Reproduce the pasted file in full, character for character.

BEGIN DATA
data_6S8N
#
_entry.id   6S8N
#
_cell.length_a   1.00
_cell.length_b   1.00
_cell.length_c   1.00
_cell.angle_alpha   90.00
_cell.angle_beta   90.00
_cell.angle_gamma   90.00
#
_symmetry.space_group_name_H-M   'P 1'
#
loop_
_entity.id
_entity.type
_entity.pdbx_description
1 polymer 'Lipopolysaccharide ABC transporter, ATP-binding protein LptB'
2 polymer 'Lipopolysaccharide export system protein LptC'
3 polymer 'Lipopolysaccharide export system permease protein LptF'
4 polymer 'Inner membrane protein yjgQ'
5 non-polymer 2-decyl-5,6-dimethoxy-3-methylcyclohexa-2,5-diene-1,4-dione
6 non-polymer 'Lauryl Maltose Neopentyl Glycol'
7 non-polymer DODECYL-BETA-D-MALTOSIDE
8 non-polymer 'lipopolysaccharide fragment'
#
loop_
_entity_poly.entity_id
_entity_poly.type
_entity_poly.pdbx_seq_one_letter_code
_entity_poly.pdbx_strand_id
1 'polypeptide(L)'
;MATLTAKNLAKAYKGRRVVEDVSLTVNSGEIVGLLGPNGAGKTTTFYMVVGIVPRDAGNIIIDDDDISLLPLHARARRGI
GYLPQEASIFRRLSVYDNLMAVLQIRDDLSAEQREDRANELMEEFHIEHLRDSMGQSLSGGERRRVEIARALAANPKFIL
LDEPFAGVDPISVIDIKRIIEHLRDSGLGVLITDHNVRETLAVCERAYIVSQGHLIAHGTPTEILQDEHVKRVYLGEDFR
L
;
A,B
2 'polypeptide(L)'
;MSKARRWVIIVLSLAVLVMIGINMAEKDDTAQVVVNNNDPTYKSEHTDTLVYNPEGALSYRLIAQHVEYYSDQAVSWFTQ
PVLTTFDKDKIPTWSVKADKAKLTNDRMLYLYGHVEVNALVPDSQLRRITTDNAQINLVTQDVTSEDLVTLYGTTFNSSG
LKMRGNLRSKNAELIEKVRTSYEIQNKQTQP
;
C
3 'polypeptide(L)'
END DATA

data_6S8N
#
_entry.id   6S8N
#
_cell.length_a   1.00
_cell.length_b   1.00
_cell.length_c   1.00
_cell.angle_alpha   90.00
_cell.angle_beta   90.00
_cell.angle_gamma   90.00
#
_symmetry.space_group_name_H-M   'P 1'
#
loop_
_entity.id
_entity.type
_entity.pdbx_description
1 polymer 'Lipopolysaccharide ABC transporter, ATP-binding protein LptB'
2 polymer 'Lipopolysaccharide export system protein LptC'
3 polymer 'Lipopolysaccharide export system permease protein LptF'
4 polymer 'Inner membrane protein yjgQ'
5 non-polymer 2-decyl-5,6-dimethoxy-3-methylcyclohexa-2,5-diene-1,4-dione
6 non-polymer 'Lauryl Maltose Neopentyl Glycol'
7 non-polymer DODECYL-BETA-D-MALTOSIDE
8 non-polymer 'lipopolysaccharide fragment'
#
loop_
_entity_poly.entity_id
_entity_poly.type
_entity_poly.pdbx_seq_one_letter_code
_entity_poly.pdbx_strand_id
1 'polypeptide(L)'
;MATLTAKNLAKAYKGRRVVEDVSLTVNSGEIVGLLGPNGAGKTTTFYMVVGIVPRDAGNIIIDDDDISLLPLHARARRGI
GYLPQEASIFRRLSVYDNLMAVLQIRDDLSAEQREDRANELMEEFHIEHLRDSMGQSLSGGERRRVEIARALAANPKFIL
LDEPFAGVDPISVIDIKRIIEHLRDSGLGVLITDHNVRETLAVCERAYIVSQGHLIAHGTPTEILQDEHVKRVYLGEDFR
L
;
A,B
2 'polypeptide(L)'
;MSKARRWVIIVLSLAVLVMIGINMAEKDDTAQVVVNNNDPTYKSEHTDTLVYNPEGALSYRLIAQHVEYYSDQAVSWFTQ
PVLTTFDKDKIPTWSVKADKAKLTNDRMLYLYGHVEVNALVPDSQLRRITTDNAQINLVTQDVTSEDLVTLYGTTFNSSG
LKMRGNLRSKNAELIEKVRTSYEIQNKQTQP
;
C
3 'polypeptide(L)'